I hope this doesn't cross the abortion-debate line, but I can respond to this:
The problem applies both ways. "Pro-choice" implies that the people on the other side are against choice. Both "life" and "choice" are very powerful connotation words. No-one wants to consider herself against life - it connotes frolicking children and smiling babies and verdant pastures and what-have-you; and nobody wants to consider herself against choice, especially in a country which prides itself on freedom and individuality.
"Anti-choice" is, for one thing, a negative statement of the position (we talk about people being "anti-", as in negative, angry and bitter); for another, it connotes people who are anti-choices in general. "Anti-choice" sounds like pro-uniformity, pro-drones and clones, pro-Big Brother and mindless sheeple, anti-forty-one-flavours, anti-creativity, anti-individuality.
I am pro-life, and I call myself pro-life because the point is that I believe in the humanity of the unborn child. Yes, this thinking leads to laws which prevent women exercising one choice (not choices in general), to kill said child; but the point is not to deprive women of choice just for the heck of it, it is to protect to lives of unborn children. Similarly, you are (I'm assuming) pro-choice, and call yourself that because you believe in women's right to choose to terminate a pregnancy. That thinking leads to laws which cause the deaths of unborn children (ending those lives, but not life in general); but (again, I assume) the point is not to kill fetuses just for the heck of it, it is to protect women's rights not to carry a pregnancy to term. The name of the movement should reflect the philosophy of the movement, not its necessary consequences.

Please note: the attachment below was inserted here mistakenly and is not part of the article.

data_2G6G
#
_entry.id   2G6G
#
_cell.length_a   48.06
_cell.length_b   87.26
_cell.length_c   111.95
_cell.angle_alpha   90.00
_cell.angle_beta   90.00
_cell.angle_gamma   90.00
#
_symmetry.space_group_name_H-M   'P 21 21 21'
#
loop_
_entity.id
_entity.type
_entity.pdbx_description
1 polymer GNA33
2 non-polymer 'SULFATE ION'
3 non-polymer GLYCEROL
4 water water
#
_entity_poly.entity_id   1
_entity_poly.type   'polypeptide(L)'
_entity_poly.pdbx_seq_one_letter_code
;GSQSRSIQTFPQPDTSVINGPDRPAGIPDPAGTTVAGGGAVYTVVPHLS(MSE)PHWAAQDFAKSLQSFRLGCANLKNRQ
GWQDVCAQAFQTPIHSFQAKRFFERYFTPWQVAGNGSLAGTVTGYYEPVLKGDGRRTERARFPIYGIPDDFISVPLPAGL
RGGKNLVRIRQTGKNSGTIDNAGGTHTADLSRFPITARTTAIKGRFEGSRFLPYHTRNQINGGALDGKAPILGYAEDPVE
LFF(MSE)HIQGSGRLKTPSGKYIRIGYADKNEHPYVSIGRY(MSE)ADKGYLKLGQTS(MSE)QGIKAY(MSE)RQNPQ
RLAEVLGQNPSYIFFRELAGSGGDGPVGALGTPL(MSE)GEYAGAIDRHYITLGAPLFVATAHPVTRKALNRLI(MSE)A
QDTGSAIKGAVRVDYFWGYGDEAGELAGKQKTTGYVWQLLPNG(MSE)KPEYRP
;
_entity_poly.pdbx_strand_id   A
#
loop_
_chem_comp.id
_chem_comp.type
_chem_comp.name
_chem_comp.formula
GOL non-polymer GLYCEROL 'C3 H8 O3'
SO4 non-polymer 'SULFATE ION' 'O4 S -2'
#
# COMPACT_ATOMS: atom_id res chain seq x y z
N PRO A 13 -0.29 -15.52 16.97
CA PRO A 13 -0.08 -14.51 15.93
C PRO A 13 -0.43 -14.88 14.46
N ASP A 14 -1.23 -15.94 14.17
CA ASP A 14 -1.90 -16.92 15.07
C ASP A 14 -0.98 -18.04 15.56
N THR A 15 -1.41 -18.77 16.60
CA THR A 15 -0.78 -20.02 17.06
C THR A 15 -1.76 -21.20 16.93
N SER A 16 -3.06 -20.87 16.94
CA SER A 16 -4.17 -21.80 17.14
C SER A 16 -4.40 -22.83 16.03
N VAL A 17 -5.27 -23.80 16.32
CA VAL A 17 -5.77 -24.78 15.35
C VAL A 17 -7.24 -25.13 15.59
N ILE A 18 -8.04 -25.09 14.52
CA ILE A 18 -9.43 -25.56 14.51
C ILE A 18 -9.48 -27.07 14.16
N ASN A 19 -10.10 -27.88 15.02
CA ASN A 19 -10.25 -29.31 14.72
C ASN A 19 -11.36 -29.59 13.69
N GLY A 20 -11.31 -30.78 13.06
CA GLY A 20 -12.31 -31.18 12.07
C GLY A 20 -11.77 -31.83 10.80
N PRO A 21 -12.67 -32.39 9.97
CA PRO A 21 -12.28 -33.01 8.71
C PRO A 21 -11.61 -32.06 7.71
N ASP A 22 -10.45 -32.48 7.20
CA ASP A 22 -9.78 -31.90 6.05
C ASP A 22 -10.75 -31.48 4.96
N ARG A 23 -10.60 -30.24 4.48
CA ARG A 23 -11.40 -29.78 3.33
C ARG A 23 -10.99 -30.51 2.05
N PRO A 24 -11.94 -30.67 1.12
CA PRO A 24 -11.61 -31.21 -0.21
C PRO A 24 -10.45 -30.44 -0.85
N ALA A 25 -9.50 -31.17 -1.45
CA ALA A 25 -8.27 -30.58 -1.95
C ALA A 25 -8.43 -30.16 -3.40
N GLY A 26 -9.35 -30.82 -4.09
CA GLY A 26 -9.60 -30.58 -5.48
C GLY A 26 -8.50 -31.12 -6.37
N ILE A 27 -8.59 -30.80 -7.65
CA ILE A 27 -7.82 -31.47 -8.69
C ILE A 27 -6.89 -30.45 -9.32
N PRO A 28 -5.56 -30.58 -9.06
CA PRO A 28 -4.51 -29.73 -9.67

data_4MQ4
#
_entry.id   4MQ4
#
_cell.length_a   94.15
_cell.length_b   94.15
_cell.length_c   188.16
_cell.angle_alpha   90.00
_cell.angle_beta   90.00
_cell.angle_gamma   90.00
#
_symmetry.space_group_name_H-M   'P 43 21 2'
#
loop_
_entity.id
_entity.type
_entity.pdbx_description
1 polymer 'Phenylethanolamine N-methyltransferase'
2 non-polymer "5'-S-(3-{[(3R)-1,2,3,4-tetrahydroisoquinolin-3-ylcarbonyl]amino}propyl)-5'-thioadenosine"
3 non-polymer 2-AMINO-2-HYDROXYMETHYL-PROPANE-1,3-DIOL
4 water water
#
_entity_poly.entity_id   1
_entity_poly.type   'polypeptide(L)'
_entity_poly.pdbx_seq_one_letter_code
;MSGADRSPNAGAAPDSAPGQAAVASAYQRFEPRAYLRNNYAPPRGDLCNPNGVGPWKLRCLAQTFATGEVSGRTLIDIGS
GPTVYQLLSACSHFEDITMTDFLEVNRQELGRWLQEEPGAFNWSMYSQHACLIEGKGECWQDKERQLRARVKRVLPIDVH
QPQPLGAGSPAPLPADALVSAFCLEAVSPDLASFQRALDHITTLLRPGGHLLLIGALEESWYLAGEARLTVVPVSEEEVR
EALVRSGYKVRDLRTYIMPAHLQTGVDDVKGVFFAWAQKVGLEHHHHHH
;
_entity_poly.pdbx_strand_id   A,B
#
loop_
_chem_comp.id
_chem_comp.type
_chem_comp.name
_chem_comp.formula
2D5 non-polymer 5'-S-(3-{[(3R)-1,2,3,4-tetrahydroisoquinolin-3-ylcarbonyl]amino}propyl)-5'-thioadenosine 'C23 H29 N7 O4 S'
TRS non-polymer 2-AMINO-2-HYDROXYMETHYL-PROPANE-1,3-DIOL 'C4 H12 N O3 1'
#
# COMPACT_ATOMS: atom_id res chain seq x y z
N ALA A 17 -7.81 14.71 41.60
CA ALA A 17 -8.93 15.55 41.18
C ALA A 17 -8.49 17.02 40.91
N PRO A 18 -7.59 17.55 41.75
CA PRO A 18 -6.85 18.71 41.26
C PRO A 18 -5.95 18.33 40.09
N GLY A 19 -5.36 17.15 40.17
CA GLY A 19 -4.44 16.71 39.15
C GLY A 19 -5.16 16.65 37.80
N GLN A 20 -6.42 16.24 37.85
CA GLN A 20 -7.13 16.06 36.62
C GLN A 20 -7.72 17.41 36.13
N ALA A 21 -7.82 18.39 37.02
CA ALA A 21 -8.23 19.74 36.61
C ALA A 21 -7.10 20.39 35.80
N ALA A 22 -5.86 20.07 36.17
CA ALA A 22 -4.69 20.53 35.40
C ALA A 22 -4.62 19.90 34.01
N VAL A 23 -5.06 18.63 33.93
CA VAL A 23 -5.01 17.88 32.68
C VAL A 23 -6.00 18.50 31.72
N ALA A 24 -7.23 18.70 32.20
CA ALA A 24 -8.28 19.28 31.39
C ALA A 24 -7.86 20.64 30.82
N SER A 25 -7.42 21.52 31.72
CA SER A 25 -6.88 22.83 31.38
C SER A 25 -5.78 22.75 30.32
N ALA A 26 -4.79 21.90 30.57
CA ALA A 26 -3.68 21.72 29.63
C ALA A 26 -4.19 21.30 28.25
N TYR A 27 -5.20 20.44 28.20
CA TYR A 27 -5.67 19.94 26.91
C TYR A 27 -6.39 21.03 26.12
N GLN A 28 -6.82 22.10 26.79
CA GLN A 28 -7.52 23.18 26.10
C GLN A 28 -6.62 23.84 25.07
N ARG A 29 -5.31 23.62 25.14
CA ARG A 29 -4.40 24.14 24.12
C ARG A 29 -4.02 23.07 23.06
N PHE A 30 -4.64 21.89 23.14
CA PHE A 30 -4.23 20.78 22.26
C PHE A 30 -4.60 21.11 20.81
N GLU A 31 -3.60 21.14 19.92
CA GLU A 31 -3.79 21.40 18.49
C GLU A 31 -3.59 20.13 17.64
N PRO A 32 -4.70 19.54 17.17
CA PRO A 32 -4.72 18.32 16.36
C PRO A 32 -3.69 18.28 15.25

For the record, I also strongly dislike the use of the term "anti-life". I believe pro-choicers are sincerely advocating for what they believe to be the rights and welfare of women, and that they generally believe deaths of the fetuses to be a regrettable consequence, necessary for the greater good but by no means desirable. I also believe pro-lifers are sincerely advocating for what they believe to be the rights and welfare of unborn babies, and that they generally believe the distress of an unwanted pregnancy to be a regrettable consequence, necessary for the greater good but by no means desirable. There are a few extremists on both sides (the woman who had multiple abortions for an art project, people who believe women should not have access to contraceptives or higher education) who can legitimately be called "anti-life" and "anti-choice"; but very few.
And any discussion of abortion in which the other side is referred to as "anti-[positive connotation word]", in my experience, gets everyone's hackles up very quickly and results in each side demonizing the other and a flame war (or mod slap, heh).
In other words: yes, I think there's good reason for the rule. It's not just about courtesy, but about understanding the point of view of the other side.